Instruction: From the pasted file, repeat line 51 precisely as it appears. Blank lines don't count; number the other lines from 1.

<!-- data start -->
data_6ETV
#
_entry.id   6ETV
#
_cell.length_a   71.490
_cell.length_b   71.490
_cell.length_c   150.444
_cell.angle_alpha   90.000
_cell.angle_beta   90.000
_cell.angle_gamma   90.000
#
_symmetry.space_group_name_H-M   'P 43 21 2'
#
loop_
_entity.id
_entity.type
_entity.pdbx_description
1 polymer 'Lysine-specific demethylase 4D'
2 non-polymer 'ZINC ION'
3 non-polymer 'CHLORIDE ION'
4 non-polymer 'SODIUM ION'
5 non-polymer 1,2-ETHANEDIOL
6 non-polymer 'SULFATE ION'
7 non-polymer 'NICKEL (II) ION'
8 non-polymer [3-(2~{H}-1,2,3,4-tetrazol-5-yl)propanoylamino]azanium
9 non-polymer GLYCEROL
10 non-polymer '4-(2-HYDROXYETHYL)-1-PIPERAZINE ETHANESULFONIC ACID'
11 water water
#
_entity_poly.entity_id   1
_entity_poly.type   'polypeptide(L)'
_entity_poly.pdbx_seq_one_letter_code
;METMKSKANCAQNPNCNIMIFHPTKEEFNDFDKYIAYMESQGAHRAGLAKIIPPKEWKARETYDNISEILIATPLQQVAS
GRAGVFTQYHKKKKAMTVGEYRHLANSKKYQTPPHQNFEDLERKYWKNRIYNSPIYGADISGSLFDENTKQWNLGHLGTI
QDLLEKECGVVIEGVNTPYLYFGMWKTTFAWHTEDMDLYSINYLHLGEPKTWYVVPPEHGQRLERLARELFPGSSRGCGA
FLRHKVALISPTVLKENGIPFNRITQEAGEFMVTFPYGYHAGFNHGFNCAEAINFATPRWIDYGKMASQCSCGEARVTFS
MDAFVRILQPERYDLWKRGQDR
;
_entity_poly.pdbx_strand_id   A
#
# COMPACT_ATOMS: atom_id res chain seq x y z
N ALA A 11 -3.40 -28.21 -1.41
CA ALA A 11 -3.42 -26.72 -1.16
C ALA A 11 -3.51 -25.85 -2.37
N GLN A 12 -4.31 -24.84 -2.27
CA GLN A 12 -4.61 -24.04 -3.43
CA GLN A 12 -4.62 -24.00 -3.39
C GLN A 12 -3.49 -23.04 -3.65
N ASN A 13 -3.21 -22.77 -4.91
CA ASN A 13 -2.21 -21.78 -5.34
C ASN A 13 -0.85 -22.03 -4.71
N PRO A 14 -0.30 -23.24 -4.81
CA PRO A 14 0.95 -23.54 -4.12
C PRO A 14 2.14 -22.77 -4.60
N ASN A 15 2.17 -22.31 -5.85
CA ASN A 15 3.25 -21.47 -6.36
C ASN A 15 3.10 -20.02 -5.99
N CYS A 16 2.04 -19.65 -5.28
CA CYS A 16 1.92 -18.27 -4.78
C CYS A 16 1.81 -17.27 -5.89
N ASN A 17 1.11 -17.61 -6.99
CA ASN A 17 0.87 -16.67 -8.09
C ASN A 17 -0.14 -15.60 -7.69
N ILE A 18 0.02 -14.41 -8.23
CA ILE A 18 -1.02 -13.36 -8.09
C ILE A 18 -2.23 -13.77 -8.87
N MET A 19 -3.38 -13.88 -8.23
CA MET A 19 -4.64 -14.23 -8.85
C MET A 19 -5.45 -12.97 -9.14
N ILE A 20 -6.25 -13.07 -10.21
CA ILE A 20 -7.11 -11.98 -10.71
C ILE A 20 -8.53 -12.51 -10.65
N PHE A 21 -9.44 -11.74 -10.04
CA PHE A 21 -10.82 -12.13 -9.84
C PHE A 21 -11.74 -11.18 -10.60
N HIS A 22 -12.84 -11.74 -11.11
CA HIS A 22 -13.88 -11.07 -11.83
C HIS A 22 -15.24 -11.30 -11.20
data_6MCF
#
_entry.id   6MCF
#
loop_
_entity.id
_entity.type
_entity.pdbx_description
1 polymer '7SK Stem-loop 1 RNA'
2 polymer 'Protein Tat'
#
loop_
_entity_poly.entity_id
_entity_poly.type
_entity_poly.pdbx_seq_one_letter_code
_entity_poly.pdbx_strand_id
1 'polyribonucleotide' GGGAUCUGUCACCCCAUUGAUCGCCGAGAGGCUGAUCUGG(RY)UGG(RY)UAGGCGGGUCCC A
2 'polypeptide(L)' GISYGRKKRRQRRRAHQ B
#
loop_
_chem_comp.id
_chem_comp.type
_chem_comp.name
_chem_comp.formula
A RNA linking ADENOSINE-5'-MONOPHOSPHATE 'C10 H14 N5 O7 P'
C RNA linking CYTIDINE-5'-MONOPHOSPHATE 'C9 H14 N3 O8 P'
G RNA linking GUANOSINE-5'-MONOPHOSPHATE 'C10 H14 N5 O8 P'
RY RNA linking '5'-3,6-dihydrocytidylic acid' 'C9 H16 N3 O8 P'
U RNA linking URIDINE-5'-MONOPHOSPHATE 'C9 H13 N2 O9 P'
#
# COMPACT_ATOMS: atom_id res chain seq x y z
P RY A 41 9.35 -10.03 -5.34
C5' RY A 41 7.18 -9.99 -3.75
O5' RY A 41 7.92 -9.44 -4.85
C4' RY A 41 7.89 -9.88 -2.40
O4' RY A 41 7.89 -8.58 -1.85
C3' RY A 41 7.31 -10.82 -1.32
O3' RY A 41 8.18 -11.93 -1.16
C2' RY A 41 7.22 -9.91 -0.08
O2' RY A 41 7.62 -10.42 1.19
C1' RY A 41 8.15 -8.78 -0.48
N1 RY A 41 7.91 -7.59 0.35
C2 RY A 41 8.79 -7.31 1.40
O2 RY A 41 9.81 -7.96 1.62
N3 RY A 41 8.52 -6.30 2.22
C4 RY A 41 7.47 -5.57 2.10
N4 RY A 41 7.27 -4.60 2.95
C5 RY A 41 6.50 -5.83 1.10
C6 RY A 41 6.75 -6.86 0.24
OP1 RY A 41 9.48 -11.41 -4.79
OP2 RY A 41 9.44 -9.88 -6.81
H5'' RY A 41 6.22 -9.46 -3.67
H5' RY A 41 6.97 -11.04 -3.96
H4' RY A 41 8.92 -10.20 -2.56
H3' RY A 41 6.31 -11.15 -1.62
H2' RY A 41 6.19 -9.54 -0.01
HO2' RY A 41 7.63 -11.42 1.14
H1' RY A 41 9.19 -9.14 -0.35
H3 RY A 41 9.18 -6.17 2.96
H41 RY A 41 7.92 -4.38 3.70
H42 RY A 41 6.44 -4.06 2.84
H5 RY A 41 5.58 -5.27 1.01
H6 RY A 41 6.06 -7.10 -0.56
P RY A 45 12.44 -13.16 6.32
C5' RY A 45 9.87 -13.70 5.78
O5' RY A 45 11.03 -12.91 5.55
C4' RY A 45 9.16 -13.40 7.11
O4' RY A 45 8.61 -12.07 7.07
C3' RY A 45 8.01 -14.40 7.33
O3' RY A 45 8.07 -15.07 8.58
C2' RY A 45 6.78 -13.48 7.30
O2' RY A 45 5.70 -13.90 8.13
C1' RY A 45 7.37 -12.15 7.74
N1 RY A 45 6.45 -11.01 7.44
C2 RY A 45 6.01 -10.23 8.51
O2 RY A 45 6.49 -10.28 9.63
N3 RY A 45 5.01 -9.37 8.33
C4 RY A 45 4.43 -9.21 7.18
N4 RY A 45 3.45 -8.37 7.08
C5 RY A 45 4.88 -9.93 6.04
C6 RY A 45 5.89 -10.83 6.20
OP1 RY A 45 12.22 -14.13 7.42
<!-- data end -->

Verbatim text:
C ASN A 13 -0.85 -22.03 -4.71